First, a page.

Just before the Senate Finance Committee wrapped up debate over its Sen. Max Baucus-designed health care bill, its members debated one of Sen. Jon Kyl's amendments, which would have cut language defining which benefits employers are required to cover.
Sen. Debbie Stabenow, D-Mich., argued that insurers must be required to cover basic maternity care. (In several states there are no such requirements.)
"I don't need maternity care," said Kyl, R-Ariz. "So requiring that on my insurance policy is something that I don't need and will make the policy more expensive."
Stabenow interrupted: "I think your mom probably did."
The amendment was defeated, 9 to 14.
That anecdote explains a lot about what's been wrong with the health care debate in Washington these past several months, UW-Madison law Professor Alta Charo told the annual fall luncheon of Planned Parenthood last week in a stirring speech in Madison. Too many people working on health care reform don't understand insurance - that it should be designed to spread the risk among us all, not to exclude certain classes of people so that policies cost less. Kyl obviously doesn't understand it.
"If you don't want to cover women's maternity care, then don't ask us to cover your prostate cancer treatments or, better yet, don't ask us to cover the costs of your Viagra prescription," the internationally recognized bioethicist said.
Charo, who was on President Barack Obama's transition team and was recently named a senior adviser to the commissioner of the U.S. Food and Drug Administration, is alarmed at how women are treated as "special interests" in the health care debate when not only do they outnumber men in the health care system, but by age 85 women outnumber men 2-1. Health care ought to be built around women, she argued, not treat them as a special interest.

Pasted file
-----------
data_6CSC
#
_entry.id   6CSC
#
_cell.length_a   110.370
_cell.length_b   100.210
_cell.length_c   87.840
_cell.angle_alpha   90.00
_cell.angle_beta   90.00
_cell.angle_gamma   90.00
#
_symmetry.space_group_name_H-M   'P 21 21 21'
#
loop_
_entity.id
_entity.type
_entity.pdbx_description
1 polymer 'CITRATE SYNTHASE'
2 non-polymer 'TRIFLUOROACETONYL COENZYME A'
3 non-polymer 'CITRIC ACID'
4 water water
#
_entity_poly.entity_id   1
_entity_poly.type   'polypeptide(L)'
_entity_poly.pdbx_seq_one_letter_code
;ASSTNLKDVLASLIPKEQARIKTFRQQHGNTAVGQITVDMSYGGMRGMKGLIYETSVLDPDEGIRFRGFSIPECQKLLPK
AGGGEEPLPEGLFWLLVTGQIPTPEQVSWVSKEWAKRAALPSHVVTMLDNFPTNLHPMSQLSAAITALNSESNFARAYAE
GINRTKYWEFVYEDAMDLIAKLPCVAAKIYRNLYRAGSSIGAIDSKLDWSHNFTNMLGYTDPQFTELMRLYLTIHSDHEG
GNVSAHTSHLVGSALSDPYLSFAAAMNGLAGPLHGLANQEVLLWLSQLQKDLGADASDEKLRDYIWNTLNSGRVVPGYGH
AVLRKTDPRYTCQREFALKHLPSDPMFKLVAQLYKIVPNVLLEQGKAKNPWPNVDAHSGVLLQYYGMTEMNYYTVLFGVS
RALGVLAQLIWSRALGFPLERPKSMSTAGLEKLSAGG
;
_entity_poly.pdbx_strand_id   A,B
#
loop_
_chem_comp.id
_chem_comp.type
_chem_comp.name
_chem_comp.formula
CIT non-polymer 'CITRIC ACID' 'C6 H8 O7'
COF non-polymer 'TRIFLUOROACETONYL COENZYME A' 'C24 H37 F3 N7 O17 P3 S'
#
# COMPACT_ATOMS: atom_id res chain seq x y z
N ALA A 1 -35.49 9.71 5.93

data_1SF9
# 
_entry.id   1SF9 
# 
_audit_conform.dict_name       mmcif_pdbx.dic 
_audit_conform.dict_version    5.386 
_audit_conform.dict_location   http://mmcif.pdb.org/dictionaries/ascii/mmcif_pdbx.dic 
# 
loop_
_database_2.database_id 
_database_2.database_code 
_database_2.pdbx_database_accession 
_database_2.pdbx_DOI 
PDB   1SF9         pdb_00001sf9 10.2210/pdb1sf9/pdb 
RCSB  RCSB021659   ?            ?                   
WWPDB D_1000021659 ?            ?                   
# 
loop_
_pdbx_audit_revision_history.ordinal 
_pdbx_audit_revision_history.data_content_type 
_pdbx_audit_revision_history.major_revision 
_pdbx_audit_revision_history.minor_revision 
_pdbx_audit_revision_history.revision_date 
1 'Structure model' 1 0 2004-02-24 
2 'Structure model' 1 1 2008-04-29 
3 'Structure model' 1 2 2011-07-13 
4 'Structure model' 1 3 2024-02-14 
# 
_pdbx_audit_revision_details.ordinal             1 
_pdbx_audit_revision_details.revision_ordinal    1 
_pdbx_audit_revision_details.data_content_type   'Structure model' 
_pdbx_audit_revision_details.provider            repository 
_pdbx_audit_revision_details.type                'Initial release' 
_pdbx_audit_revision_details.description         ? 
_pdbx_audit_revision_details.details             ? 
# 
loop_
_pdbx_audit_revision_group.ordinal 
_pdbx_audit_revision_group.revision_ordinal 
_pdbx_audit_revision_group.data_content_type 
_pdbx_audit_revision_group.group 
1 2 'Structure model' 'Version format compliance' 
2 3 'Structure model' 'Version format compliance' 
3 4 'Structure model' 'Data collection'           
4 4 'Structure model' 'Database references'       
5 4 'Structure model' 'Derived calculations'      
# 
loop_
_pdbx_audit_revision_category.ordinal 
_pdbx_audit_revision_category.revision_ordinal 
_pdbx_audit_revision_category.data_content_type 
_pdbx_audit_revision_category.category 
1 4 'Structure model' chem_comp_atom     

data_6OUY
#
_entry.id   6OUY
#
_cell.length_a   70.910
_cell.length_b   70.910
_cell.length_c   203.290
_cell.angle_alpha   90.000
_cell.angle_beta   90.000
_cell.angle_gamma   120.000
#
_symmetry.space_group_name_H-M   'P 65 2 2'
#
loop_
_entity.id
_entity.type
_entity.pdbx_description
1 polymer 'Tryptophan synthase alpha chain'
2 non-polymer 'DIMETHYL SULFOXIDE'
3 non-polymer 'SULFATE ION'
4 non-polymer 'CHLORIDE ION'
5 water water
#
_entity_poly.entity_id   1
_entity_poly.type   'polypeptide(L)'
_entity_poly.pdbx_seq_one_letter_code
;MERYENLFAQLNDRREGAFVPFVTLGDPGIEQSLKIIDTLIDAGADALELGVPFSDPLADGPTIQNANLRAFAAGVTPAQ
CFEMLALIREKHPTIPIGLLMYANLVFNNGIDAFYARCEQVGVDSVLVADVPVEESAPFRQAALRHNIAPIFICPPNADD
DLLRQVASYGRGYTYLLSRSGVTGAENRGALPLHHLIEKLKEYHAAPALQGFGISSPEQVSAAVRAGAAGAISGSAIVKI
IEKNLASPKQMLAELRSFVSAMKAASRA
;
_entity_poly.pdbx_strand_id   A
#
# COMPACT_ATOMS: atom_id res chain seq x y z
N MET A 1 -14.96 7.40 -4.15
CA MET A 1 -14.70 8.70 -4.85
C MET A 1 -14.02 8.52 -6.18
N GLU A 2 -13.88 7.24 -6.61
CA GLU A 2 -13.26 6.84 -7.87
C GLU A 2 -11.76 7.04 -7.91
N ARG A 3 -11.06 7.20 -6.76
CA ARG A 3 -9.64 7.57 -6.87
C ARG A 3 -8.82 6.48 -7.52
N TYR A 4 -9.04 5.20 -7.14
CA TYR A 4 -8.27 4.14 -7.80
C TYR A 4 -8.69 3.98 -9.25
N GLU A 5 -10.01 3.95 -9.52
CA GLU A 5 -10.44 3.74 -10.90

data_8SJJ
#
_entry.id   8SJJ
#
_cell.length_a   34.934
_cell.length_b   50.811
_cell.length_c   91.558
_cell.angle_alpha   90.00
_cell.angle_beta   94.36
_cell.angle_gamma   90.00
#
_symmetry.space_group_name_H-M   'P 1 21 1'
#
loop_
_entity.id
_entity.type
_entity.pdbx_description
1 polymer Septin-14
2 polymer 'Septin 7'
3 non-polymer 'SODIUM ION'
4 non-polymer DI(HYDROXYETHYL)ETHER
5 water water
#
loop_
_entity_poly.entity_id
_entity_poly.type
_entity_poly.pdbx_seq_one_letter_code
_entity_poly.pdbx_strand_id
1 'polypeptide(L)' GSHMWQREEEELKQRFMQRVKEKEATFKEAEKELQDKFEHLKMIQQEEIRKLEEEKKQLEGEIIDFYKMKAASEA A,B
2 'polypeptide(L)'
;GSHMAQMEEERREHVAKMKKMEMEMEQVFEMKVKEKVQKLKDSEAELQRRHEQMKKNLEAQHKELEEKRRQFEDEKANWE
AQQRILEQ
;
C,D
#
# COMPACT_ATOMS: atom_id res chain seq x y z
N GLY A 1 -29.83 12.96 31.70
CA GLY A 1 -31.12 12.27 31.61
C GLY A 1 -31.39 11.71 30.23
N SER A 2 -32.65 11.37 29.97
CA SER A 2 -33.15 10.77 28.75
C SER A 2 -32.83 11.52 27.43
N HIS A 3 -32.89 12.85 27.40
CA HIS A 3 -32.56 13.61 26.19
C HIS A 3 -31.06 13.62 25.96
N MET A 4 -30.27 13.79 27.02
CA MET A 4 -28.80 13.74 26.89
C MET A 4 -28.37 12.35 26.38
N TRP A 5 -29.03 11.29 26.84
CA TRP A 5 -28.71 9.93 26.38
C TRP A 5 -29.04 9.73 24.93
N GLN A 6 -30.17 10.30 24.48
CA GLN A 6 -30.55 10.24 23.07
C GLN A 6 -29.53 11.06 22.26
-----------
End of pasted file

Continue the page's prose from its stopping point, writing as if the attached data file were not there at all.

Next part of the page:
Many of them, after all, served as caregivers for their husbands and fathers while they were alive. When they're in need of care, the system needs to take care of them too.
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It was a good point that drew applause from the 175 people, mostly women, at the event.
The reason they are considered a special interest is because health care becomes a debate on moralism and politics rather than on science - something well known to Planned Parenthood, which strives to get young people informed about their sexual health. The ideologues use misinformation to get their way.
Charo added that it's why reproductive health in the U.S. is rotten, why we have 65 million people with incurable sexually transmitted diseases, why we have high infant mortality rates, why we have so many unintended pregnancies.
"We've got to stop treating health care as a Sunday school scolding," Charo said.
For example, we keep pumping millions of taxpayer dollars into abstinence-only sex education when study after study has shown that it doesn't work. We lead kids to believe that they never have to have sex and then when they do, they know nothing about birth control. And, of course, the burden typically falls on women and the poor.
She warned the crowd that the right to life lobby may well gets its way on abortion in the health care debate. Several amendments have already been proposed that would ban any health insurer from covering an abortion if the firm gets any federal subsidy. That would cover all insurance companies because their low-income policyholders will be subsidized with federal funds.
In order to get health reform in the end, she worries, Congress may give in to the abortion ban unless women and others speak clearly and loudly to their senators and representatives.
Guess what is also in the Senate Finance Committee's health reform bill: $50 million more for abstinence-only sex education.